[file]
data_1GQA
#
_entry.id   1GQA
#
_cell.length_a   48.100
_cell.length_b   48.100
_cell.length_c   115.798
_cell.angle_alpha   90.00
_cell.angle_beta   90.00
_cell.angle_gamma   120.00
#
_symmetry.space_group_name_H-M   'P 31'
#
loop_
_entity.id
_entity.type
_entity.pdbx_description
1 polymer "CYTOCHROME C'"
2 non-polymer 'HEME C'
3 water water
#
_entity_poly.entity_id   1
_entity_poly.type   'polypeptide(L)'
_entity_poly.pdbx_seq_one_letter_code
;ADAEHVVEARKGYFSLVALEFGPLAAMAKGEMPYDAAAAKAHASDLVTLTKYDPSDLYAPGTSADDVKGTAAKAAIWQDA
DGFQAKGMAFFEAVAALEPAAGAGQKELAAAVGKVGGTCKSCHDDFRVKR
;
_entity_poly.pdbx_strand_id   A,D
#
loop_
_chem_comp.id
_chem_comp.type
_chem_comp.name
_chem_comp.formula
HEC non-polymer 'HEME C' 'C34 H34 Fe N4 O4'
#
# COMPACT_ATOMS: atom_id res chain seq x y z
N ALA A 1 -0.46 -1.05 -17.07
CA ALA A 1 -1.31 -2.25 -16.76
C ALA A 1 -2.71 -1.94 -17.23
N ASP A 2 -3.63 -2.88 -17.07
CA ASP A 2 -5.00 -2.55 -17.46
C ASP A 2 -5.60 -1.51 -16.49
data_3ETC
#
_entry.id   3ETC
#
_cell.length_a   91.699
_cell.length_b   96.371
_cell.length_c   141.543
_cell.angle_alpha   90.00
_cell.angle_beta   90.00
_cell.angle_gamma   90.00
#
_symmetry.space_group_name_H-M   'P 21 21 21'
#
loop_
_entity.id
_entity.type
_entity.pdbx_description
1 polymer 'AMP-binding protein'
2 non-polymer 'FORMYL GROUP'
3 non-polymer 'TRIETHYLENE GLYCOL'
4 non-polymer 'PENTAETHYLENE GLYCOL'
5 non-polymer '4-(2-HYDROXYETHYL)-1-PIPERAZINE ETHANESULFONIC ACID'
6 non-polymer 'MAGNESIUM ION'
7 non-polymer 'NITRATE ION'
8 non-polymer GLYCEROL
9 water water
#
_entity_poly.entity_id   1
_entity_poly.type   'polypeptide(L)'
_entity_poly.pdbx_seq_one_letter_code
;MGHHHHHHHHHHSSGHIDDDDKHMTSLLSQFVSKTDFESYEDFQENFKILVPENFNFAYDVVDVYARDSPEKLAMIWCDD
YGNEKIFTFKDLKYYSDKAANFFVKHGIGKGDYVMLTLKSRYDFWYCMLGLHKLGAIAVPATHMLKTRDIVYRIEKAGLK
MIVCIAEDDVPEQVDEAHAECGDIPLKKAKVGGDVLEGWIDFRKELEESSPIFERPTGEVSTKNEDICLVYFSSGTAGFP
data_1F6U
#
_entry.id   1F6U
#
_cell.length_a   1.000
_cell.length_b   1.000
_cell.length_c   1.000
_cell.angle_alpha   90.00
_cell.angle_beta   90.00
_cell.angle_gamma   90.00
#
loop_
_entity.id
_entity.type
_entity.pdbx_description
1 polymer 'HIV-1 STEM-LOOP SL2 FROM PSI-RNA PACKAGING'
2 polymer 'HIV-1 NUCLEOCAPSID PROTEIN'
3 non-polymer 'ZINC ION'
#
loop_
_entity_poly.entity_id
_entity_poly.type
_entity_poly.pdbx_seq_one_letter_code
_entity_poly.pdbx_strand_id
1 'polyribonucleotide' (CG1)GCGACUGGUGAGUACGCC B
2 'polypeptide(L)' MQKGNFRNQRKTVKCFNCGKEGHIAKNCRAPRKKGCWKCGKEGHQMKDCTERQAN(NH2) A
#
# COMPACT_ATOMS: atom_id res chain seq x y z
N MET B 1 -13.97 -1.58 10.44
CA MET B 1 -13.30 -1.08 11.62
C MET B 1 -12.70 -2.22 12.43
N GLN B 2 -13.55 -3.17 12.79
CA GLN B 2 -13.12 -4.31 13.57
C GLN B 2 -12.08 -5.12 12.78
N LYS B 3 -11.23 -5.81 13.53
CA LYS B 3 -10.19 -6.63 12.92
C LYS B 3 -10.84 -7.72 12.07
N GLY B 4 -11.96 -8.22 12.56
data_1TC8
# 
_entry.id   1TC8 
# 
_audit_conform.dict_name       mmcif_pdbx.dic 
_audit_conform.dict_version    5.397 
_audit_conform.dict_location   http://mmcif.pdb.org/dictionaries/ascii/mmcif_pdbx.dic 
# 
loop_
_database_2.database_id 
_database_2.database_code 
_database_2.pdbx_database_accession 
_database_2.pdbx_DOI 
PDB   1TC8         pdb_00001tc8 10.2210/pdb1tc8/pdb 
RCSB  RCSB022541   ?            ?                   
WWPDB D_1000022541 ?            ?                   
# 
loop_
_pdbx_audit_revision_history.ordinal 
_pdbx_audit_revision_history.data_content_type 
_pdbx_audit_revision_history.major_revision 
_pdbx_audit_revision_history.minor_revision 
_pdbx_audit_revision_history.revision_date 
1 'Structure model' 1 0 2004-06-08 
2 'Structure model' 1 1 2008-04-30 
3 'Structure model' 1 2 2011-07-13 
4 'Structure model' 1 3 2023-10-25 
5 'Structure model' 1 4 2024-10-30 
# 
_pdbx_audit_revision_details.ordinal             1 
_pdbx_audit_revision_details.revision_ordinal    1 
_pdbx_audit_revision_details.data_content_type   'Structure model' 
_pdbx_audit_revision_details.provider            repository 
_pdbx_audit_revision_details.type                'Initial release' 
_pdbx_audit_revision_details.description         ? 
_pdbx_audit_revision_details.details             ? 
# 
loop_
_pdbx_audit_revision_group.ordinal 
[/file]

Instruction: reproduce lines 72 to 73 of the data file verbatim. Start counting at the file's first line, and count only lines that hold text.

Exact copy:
_entity_poly.type   'polypeptide(L)'
_entity_poly.pdbx_seq_one_letter_code